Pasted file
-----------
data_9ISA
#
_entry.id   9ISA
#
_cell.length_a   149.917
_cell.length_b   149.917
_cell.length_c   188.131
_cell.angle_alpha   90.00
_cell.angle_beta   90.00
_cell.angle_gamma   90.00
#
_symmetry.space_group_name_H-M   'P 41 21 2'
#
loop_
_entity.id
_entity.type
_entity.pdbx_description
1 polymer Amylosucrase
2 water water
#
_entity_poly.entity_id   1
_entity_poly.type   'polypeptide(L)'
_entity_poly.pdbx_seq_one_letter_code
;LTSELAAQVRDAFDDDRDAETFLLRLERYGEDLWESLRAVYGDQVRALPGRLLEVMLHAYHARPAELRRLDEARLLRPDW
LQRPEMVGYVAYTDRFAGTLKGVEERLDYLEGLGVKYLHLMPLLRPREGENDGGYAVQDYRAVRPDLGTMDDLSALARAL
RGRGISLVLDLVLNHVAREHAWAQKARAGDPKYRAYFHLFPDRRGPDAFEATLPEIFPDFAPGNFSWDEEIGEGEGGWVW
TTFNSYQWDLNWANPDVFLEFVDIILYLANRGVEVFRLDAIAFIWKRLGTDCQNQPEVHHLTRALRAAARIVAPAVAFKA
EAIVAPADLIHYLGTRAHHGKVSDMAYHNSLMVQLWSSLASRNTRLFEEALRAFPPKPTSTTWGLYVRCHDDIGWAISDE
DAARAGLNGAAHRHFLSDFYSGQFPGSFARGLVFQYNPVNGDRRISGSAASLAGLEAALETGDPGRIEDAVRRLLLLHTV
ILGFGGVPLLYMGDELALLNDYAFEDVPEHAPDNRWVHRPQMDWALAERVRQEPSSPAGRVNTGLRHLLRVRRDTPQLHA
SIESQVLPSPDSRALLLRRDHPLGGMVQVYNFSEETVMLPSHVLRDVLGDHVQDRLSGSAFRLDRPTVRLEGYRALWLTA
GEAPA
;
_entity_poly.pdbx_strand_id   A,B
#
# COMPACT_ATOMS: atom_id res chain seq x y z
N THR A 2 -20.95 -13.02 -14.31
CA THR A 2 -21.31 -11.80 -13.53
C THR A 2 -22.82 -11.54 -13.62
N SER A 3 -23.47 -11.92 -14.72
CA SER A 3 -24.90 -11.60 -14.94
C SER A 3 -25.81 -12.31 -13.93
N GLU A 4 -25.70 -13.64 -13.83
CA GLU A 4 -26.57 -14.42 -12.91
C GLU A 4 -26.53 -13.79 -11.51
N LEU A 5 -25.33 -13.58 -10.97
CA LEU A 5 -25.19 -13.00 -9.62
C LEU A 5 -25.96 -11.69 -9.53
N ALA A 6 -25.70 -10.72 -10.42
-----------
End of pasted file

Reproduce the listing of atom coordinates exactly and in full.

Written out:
data_9ISA
#
_entry.id   9ISA
#
_cell.length_a   149.917
_cell.length_b   149.917
_cell.length_c   188.131
_cell.angle_alpha   90.00
_cell.angle_beta   90.00
_cell.angle_gamma   90.00
#
_symmetry.space_group_name_H-M   'P 41 21 2'
#
loop_
_entity.id
_entity.type
_entity.pdbx_description
1 polymer Amylosucrase
2 water water
#
_entity_poly.entity_id   1
_entity_poly.type   'polypeptide(L)'
_entity_poly.pdbx_seq_one_letter_code
;LTSELAAQVRDAFDDDRDAETFLLRLERYGEDLWESLRAVYGDQVRALPGRLLEVMLHAYHARPAELRRLDEARLLRPDW
LQRPEMVGYVAYTDRFAGTLKGVEERLDYLEGLGVKYLHLMPLLRPREGENDGGYAVQDYRAVRPDLGTMDDLSALARAL
RGRGISLVLDLVLNHVAREHAWAQKARAGDPKYRAYFHLFPDRRGPDAFEATLPEIFPDFAPGNFSWDEEIGEGEGGWVW
TTFNSYQWDLNWANPDVFLEFVDIILYLANRGVEVFRLDAIAFIWKRLGTDCQNQPEVHHLTRALRAAARIVAPAVAFKA
EAIVAPADLIHYLGTRAHHGKVSDMAYHNSLMVQLWSSLASRNTRLFEEALRAFPPKPTSTTWGLYVRCHDDIGWAISDE
DAARAGLNGAAHRHFLSDFYSGQFPGSFARGLVFQYNPVNGDRRISGSAASLAGLEAALETGDPGRIEDAVRRLLLLHTV
ILGFGGVPLLYMGDELALLNDYAFEDVPEHAPDNRWVHRPQMDWALAERVRQEPSSPAGRVNTGLRHLLRVRRDTPQLHA
SIESQVLPSPDSRALLLRRDHPLGGMVQVYNFSEETVMLPSHVLRDVLGDHVQDRLSGSAFRLDRPTVRLEGYRALWLTA
GEAPA
;
_entity_poly.pdbx_strand_id   A,B
#
# COMPACT_ATOMS: atom_id res chain seq x y z
N THR A 2 -20.95 -13.02 -14.31
CA THR A 2 -21.31 -11.80 -13.53
C THR A 2 -22.82 -11.54 -13.62
N SER A 3 -23.47 -11.92 -14.72
CA SER A 3 -24.90 -11.60 -14.94
C SER A 3 -25.81 -12.31 -13.93
N GLU A 4 -25.70 -13.64 -13.83
CA GLU A 4 -26.57 -14.42 -12.91
C GLU A 4 -26.53 -13.79 -11.51
N LEU A 5 -25.33 -13.58 -10.97
CA LEU A 5 -25.19 -13.00 -9.62
C LEU A 5 -25.96 -11.69 -9.53
N ALA A 6 -25.70 -10.72 -10.42